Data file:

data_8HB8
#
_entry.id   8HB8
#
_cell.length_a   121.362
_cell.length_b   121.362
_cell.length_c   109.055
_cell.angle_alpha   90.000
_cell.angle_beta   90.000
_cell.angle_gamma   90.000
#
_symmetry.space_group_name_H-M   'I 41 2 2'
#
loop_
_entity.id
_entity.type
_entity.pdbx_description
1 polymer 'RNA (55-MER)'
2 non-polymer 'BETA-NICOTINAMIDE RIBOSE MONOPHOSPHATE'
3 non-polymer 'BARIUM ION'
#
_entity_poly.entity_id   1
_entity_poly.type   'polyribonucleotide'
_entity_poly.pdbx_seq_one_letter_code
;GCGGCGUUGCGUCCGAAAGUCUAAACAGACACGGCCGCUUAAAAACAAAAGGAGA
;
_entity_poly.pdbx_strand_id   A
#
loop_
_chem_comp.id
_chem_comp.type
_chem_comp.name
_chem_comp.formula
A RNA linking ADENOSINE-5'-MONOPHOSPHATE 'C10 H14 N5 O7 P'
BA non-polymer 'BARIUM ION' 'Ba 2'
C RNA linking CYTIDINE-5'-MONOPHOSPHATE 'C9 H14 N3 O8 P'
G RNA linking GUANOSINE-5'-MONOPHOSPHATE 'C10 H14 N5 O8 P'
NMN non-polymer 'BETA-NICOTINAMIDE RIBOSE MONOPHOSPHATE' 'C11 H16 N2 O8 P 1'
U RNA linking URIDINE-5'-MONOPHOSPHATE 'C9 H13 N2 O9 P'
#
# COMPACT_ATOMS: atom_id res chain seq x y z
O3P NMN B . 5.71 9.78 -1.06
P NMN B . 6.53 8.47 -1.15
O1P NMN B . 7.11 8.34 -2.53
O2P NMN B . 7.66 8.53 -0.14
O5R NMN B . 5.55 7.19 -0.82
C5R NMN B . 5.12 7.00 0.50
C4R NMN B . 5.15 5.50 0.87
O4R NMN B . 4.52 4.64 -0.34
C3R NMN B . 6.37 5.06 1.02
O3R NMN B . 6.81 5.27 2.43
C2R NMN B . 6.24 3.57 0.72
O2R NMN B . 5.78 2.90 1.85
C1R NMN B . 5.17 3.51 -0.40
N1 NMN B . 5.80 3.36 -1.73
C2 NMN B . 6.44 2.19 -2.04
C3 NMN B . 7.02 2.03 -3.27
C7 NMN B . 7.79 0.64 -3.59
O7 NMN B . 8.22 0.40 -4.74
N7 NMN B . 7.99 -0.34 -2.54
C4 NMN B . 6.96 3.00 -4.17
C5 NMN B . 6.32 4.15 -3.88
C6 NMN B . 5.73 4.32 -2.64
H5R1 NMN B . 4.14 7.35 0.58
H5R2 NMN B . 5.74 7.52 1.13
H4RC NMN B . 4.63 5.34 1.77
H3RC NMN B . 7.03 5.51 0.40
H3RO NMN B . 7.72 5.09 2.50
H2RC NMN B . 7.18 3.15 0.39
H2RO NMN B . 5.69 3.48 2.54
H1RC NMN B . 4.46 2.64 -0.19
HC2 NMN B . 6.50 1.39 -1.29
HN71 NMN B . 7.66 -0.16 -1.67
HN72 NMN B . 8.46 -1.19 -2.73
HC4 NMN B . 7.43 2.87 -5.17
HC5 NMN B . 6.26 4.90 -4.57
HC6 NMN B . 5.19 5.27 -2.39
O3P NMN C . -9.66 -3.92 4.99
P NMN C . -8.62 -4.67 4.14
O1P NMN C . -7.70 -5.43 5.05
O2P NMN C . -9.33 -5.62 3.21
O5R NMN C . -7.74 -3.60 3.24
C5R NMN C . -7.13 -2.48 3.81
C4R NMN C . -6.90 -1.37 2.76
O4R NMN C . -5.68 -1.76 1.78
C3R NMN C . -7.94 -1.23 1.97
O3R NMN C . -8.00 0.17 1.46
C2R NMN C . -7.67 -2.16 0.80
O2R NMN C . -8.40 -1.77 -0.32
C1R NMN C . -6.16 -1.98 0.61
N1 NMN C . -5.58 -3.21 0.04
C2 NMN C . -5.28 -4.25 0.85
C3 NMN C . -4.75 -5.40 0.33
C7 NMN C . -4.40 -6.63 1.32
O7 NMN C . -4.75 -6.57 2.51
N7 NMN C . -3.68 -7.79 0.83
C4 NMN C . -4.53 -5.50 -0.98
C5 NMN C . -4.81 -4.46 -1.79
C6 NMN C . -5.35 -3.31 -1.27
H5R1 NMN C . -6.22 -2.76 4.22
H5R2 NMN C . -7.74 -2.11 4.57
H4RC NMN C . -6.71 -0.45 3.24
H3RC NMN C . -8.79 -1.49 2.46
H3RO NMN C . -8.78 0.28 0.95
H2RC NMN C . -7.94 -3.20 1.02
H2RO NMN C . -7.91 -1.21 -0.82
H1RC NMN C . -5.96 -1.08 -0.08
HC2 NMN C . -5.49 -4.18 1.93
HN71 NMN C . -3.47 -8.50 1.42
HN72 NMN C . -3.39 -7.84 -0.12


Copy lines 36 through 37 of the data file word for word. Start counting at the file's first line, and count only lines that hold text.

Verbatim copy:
C RNA linking CYTIDINE-5'-MONOPHOSPHATE 'C9 H14 N3 O8 P'
G RNA linking GUANOSINE-5'-MONOPHOSPHATE 'C10 H14 N5 O8 P'